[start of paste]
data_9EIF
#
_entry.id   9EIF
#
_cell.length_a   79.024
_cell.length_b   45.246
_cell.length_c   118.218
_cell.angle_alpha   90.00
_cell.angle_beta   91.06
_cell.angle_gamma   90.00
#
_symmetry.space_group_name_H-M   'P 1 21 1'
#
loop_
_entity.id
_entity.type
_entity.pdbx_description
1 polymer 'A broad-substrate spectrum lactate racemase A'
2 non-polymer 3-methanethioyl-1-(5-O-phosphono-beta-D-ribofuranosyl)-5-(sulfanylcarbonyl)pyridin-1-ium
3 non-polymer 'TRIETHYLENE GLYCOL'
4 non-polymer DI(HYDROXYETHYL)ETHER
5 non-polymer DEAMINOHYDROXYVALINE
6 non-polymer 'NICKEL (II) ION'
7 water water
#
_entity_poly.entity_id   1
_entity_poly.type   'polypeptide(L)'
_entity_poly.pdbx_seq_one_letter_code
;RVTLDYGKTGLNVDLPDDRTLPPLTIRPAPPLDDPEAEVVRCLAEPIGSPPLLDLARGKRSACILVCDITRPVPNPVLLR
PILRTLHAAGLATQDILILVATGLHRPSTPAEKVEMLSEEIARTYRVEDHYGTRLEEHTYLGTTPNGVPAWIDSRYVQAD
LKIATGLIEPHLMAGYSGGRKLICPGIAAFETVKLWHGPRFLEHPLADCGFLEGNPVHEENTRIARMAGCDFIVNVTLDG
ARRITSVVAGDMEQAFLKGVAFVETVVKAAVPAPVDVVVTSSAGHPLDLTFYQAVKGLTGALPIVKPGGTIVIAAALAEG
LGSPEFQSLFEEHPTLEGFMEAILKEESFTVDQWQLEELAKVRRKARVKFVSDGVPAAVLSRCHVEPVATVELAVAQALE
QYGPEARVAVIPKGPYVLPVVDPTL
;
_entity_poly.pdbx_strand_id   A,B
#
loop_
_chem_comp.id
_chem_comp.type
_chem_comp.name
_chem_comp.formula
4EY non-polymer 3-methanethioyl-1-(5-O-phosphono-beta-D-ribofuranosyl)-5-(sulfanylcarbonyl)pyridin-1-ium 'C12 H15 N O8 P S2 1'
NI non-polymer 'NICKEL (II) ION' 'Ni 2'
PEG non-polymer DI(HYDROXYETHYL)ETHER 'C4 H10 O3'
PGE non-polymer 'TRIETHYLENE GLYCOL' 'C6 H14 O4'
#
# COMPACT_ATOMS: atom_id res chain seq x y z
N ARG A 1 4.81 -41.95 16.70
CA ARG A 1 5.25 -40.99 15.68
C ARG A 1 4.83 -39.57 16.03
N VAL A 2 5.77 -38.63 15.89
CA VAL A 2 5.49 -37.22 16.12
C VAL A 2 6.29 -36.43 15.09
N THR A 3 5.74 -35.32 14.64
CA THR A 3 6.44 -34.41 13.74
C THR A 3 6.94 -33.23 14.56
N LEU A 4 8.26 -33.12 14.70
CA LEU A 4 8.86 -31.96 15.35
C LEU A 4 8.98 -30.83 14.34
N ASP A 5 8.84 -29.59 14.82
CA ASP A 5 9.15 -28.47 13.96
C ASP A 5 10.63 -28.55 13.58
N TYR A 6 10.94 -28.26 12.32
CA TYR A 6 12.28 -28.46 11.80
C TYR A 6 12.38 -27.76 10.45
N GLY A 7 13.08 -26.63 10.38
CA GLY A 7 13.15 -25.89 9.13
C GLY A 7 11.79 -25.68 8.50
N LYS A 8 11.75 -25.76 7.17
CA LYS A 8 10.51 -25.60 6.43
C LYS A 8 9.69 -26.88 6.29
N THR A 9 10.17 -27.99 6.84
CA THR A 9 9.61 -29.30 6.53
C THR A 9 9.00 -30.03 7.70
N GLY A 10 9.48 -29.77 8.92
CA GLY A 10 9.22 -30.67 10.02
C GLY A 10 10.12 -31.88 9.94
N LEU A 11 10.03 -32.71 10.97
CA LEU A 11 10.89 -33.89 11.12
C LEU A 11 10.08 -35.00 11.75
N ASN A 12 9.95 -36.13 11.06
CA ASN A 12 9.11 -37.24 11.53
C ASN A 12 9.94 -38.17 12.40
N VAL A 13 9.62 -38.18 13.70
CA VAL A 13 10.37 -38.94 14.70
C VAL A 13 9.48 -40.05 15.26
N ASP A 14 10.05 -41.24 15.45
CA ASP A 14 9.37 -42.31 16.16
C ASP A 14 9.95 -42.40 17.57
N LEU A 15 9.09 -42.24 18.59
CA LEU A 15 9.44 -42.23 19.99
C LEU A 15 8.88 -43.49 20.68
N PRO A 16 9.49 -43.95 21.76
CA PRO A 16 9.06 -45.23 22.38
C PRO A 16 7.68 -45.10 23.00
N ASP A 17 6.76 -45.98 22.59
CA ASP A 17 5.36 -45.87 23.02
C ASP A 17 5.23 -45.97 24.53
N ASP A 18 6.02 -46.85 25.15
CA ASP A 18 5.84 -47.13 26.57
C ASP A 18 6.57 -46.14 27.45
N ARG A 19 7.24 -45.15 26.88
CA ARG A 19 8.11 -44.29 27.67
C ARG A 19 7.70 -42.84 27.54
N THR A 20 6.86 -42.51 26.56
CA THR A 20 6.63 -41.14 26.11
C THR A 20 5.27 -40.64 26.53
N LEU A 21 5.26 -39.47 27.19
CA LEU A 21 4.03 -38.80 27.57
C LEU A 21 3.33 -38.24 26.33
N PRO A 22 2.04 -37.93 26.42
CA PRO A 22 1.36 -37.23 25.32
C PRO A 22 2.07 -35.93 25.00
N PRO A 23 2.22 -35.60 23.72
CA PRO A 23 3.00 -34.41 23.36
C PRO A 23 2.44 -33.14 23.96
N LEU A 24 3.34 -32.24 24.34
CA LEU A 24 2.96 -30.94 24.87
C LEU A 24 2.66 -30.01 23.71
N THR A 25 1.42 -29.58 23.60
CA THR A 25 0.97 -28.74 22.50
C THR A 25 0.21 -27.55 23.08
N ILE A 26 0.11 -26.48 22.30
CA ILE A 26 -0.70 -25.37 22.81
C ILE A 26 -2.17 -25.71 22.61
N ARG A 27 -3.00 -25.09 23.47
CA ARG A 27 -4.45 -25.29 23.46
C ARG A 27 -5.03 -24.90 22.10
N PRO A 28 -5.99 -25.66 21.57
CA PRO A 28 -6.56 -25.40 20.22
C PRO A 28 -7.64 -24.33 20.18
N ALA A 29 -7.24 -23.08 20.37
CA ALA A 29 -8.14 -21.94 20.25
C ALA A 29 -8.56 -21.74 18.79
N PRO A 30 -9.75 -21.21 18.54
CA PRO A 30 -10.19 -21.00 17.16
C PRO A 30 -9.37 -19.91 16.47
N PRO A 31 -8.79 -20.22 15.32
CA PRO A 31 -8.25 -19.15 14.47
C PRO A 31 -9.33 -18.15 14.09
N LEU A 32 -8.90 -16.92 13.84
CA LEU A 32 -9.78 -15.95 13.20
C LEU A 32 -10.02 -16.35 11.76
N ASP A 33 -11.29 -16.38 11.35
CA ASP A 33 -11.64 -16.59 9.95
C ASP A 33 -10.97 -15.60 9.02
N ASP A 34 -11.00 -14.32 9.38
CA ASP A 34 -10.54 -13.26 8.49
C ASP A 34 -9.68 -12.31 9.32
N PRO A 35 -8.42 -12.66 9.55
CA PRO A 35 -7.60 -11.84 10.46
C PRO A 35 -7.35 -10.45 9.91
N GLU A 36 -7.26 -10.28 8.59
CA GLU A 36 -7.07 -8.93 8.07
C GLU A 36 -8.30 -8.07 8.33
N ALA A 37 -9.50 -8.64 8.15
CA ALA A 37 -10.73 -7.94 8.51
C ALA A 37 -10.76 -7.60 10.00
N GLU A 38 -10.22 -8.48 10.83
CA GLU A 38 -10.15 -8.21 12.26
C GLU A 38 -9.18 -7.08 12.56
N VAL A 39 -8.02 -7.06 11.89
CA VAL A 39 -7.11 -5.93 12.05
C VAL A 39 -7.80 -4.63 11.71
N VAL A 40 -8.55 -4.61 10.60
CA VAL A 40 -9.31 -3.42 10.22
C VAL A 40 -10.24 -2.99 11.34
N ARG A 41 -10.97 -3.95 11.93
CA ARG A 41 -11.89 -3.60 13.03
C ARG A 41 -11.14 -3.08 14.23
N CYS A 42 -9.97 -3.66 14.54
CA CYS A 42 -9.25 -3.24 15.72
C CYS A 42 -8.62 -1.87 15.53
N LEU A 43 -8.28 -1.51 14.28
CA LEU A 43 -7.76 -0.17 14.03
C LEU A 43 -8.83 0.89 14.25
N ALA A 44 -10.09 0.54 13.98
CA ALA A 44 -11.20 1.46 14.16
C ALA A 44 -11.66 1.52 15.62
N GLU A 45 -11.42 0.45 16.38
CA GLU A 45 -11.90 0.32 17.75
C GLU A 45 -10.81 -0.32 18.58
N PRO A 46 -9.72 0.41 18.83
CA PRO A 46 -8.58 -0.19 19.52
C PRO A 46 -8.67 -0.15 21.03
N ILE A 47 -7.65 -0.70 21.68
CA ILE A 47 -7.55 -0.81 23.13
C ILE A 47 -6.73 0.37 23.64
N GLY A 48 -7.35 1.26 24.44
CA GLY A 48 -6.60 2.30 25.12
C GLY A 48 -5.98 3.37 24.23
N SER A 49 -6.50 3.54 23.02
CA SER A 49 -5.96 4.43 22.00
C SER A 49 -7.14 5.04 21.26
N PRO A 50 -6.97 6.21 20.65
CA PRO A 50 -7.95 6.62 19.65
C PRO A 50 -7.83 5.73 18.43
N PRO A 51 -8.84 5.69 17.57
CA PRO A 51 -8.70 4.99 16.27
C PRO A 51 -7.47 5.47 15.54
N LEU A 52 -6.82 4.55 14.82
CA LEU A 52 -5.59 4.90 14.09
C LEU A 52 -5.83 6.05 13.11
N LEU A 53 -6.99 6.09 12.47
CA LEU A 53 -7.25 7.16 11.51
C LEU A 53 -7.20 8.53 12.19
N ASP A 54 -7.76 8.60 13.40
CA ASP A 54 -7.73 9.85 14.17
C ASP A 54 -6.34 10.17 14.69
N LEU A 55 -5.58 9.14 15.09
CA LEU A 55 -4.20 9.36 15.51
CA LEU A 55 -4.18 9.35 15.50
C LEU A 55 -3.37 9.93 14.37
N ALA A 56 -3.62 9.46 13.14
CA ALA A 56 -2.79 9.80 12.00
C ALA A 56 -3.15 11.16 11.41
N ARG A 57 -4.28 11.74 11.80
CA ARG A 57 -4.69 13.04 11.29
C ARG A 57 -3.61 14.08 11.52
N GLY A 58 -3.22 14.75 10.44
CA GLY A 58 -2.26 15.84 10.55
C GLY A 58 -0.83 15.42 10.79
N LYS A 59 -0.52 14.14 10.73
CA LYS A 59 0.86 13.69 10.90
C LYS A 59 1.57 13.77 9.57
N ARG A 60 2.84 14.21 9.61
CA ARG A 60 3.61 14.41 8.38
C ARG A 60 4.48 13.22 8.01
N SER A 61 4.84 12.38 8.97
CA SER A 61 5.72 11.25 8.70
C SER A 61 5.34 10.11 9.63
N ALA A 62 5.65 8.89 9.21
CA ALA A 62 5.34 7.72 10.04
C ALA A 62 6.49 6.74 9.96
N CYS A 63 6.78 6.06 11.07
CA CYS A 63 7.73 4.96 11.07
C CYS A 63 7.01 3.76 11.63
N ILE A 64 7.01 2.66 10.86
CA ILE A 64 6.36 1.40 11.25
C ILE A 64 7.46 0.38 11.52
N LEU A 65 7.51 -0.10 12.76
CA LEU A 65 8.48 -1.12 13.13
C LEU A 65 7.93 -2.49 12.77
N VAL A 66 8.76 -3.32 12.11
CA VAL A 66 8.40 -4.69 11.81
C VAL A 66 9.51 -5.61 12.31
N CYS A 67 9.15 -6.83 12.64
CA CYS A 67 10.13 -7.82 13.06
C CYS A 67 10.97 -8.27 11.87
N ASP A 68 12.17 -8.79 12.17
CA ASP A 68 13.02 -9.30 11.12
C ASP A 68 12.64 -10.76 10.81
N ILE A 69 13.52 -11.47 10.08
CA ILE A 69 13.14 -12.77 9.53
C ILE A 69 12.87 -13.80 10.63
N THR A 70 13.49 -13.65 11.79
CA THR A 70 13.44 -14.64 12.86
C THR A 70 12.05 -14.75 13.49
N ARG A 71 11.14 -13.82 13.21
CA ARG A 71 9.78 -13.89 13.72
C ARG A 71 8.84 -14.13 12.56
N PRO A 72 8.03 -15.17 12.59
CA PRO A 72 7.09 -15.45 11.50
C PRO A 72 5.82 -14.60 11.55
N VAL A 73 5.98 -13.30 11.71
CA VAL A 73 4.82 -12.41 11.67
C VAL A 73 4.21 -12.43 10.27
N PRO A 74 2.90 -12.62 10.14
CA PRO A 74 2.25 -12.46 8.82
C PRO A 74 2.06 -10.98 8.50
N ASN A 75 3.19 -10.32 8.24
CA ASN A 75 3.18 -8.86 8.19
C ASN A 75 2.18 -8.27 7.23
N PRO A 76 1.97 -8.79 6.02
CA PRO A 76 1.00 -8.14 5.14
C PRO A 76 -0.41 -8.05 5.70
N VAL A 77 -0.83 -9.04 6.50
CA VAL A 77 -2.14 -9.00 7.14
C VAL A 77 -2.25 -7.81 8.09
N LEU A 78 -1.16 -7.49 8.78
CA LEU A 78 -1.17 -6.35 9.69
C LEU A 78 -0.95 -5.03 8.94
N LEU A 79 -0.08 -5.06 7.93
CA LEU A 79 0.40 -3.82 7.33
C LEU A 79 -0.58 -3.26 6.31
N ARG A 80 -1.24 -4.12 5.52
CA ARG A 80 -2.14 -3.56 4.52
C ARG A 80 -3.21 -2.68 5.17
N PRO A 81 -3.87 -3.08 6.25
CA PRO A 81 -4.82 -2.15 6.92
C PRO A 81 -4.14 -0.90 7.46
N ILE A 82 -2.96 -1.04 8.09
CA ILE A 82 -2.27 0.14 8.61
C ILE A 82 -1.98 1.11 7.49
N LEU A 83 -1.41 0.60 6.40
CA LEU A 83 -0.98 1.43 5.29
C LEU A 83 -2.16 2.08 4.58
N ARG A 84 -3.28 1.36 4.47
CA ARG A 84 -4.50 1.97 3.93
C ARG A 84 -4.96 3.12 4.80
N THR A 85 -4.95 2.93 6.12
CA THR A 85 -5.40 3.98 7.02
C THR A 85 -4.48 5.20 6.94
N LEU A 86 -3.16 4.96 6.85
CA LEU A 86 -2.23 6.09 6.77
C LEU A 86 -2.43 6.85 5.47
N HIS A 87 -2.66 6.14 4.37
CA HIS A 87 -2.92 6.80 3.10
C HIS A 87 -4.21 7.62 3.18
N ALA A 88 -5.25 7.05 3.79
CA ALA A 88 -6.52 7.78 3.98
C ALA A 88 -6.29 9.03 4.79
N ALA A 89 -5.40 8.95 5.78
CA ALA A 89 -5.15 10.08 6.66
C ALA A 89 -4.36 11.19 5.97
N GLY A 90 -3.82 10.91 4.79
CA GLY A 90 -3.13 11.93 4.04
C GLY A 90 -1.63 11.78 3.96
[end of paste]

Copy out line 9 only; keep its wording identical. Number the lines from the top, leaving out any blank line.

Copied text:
_cell.angle_beta   91.06